Except for one friend (we're using that term verrrry loosely here). As soon as he learned that we were taking him outside of his "comfort zone," he very loudly asked "who here wants to go to a gay bar?" To which my friend and I very enthusiastically raised our hands, because if somebody was about to take us away from our Rumchata, there was going to be a problem.

This post is for "that friend" who "isn't homophobic, but..." 

That question is inherently bigoted and hateful, as it holds the implication that there is something undesirable about stepping foot into a gay bar. It makes about as much sense as hearing a gay person refuse to go into literally any other bar in State College because it is a "straight bar." My friend was under the assumption that, because he did not fit into a specific minority, it was scary, or unappealing somehow--which, by that logic, means that he can't be around women or racial minorities as well.

As if that wasn't hateful enough, my friend continued to assert that he would refuse to walk into Chumley's, that we'd "found his breaking point." He stated that, instead, he would "awkwardly hit on girls at Indigo," a MUCH more dignified way to spend your time, if you ask me.

This is where shit gets real. If you claim that you are not a homophobe, that you're really, deep down a nice guy, then proceed to deny the fact that gay people are humans too, you need to do some serious self-reflection. Then get a serious education. You may not be beating anybody up or setting anyone's houses on fire, but refusing to acknowledge a certain minority as worthy (or even tolerable) is, guess what, just as hateful as any act of violence. It is perpetuating the systematic intolerance that gay people have had to fight for literally hundreds of years. It is re-defining white, male, straight privilege as "normal." It is stating that objectifying and dry humping women at a club is a perfectly respectable activity, while having a conversation with a fellow human being is reprehensible and not worth any straight person's time.

It's laughable that there's still controversy over setting up ONE establishment where gay people can feel safe and secure. It's even more laughable that you've probably had conversations and, dare I say it, pleasant interactions with gay people without knowing their sexuality, but put a label on them and all of a sudden they're threatening you with their appletinis and penises.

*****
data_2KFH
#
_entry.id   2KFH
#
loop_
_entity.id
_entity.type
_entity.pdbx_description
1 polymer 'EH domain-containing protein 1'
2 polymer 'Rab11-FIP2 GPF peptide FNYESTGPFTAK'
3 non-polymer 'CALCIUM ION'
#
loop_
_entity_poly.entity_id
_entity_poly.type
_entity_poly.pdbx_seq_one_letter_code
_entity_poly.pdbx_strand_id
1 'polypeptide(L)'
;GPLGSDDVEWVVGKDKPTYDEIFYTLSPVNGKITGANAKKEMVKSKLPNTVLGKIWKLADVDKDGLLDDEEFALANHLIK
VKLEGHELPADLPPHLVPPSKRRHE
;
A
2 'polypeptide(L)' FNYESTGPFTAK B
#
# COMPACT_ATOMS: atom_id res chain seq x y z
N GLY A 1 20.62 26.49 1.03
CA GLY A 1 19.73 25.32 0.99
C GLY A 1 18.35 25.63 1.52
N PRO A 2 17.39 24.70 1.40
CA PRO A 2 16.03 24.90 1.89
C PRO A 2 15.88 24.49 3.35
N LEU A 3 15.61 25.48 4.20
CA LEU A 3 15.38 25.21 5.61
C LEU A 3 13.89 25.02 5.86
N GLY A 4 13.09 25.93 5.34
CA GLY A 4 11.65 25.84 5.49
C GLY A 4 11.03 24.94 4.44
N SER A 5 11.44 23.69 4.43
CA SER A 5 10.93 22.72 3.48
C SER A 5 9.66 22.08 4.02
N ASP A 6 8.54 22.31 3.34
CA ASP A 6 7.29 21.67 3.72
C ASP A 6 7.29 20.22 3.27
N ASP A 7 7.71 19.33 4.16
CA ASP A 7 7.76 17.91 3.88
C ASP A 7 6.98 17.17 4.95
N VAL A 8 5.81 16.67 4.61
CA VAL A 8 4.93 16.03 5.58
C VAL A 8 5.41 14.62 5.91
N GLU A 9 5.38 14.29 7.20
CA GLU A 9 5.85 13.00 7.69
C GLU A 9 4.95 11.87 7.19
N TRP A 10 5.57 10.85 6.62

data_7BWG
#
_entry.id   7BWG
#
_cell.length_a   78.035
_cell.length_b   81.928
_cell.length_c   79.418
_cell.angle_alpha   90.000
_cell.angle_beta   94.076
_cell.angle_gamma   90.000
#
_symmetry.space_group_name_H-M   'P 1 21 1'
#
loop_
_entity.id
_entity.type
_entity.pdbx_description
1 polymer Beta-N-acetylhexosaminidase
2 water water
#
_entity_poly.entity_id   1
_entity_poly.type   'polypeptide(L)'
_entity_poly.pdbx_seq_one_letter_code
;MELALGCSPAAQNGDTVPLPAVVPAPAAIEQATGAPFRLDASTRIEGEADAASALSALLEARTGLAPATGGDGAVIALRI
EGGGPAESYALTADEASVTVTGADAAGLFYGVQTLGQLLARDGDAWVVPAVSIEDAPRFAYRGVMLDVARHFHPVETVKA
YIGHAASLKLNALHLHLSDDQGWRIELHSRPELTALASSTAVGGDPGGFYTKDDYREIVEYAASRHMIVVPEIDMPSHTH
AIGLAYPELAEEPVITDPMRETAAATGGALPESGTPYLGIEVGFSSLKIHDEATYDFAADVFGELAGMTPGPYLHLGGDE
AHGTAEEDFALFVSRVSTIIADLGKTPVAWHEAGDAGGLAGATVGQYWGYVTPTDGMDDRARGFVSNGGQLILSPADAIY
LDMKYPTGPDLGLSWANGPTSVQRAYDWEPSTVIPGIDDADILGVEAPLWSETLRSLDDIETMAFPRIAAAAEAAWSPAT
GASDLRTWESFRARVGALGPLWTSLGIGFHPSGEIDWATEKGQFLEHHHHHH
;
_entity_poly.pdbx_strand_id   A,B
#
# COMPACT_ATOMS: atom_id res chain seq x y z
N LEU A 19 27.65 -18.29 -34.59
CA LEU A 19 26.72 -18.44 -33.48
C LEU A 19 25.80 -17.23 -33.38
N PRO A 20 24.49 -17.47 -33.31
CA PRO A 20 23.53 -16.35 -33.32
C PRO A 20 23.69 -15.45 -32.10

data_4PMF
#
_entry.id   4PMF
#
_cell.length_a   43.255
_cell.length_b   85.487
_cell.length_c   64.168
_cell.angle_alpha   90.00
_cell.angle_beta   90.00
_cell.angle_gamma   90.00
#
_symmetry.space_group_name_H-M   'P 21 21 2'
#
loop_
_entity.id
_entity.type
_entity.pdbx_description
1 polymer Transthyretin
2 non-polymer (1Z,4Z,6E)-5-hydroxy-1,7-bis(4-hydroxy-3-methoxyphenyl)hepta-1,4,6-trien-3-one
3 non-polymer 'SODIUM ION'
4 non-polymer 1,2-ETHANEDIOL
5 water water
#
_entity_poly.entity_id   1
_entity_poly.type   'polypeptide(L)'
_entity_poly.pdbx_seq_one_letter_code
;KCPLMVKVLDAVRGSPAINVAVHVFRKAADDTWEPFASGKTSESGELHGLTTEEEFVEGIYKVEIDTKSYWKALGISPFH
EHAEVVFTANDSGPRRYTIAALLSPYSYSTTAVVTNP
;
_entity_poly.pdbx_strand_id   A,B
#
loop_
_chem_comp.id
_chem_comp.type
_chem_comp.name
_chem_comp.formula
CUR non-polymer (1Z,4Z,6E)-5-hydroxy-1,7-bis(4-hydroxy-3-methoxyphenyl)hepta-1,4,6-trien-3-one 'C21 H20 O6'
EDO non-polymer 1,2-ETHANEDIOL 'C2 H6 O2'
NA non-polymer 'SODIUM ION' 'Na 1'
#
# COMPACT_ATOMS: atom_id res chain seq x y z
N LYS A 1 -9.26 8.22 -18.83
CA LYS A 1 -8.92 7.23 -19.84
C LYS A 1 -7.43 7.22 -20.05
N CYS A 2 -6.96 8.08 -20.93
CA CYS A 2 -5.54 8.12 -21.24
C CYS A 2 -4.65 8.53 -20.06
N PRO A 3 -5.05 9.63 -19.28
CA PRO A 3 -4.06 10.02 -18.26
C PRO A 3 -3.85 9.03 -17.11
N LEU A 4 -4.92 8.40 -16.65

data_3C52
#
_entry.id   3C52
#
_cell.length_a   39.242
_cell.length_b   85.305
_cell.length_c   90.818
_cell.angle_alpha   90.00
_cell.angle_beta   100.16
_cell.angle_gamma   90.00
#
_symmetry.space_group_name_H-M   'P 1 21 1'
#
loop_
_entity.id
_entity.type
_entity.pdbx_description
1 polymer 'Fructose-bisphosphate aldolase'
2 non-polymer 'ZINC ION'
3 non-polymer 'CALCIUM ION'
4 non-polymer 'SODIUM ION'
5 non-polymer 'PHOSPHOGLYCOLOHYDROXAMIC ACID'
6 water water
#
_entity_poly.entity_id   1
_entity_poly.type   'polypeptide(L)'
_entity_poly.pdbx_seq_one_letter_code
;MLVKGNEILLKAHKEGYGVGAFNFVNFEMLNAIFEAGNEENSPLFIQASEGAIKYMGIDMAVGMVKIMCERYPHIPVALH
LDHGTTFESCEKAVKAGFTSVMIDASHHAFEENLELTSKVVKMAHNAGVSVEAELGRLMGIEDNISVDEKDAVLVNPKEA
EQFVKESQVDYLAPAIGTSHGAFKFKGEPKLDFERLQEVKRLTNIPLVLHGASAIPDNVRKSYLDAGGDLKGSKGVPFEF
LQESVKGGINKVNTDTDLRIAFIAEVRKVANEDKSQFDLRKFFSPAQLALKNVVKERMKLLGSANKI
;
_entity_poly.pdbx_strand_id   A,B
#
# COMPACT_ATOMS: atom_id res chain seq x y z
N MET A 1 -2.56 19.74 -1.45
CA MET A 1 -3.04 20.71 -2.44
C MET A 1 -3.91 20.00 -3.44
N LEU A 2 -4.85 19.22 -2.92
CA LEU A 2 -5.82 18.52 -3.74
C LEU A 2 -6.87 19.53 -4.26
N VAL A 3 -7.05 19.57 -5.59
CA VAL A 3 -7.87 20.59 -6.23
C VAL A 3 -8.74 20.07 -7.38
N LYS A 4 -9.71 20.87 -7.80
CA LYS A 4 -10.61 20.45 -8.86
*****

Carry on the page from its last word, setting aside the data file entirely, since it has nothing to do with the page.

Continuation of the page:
You know where I've seen grossly oversexualized, animalistic behavior? At "straight" dance clubs. Which you seem to have no problem glossing over, since it benefits your straight male needs.

What gets me is that you think that this form of intolerance and discomfort is deemed more justifiable, more acceptable than other (more logical) forms of discomfort. If, for instance, you took your gun out and started waving it around me, chest puffed out and testosterone levels through the roof, I would begin to feel a little uncomfortable--justifiably so, seeing as GUNS FUCKING KILL PEOPLE. But if I were to say "raise your hand if you want ____to put his gun away," or simply asked you to put your gun away, I would be "stripping you of your rights as an American citizen," or deemed just plain crazy (which in itself is a problem that perpetuates sexism, but that's for another post). I'm not saying that every homophobic person has a gun, but my point is that other people's discomfort is seemingly illogical if it fails to benefit you as a privileged straight, white man.

Your life is not in imminent danger at a gay bar. Your sexuality is not in imminent danger. The only thing you are in danger of is seeming like a class-A asshole.

No one's asking you to be gay. No one's even asking you not to be proud of your sexuality. You must be very brave, stepping into a world that pours privilege on you and benefits you every single day. But what we are asking you to do is realize that this is the 21st century, you've already lost your homophobic battle, and that you can spend an hour in a room with people who are different from you. You might even learn something about the world.


Saturday, September 5, 2015

Anorexia Triggers: How to Stop

It's been ten years since I was diagnosed with anorexia. Having had only a brief flirtation with this illness--although it didn't feel very brief at the time--I can easily make the distinction between a "past life," something that hardly feels connected to me anymore, and who I am at age twenty-two. However, despite being technically free of anorexia for eight years, I still battle with disordered thinking--something that, no matter how irrational it may seem, will never completely go away. Not a day goes by when I don't think about my weight, or compare my body to those around me. While I rarely act on it, I have consistently wished I was twenty pounds thinner, regardless of my weight at the time.

It's exhausting. It's infuriating. And for those of us who aren't on the brink of death, it's seemingly ignored. 

While there's a lot more awareness about how we can actively combat anorexia, we seem to forget about the long-term recovery process. I'm lucky enough to be surrounded by supportive friends, family, and cake, which has helped me become as fully recovered as possible (especially the cake). But I've noticed, that on any given day, there are multiple trigger warnings for anyone with disordered thinking/body image issues.

It's easy enough to pinpoint the sickly skinny models, the weight loss commercials, the "pro-ana" websites. Those, while deeply concerning, have been covered to death. I'm talking about more personal trigger warnings, something that friends and families of recovering anorexics should be aware of and make an effort to stop.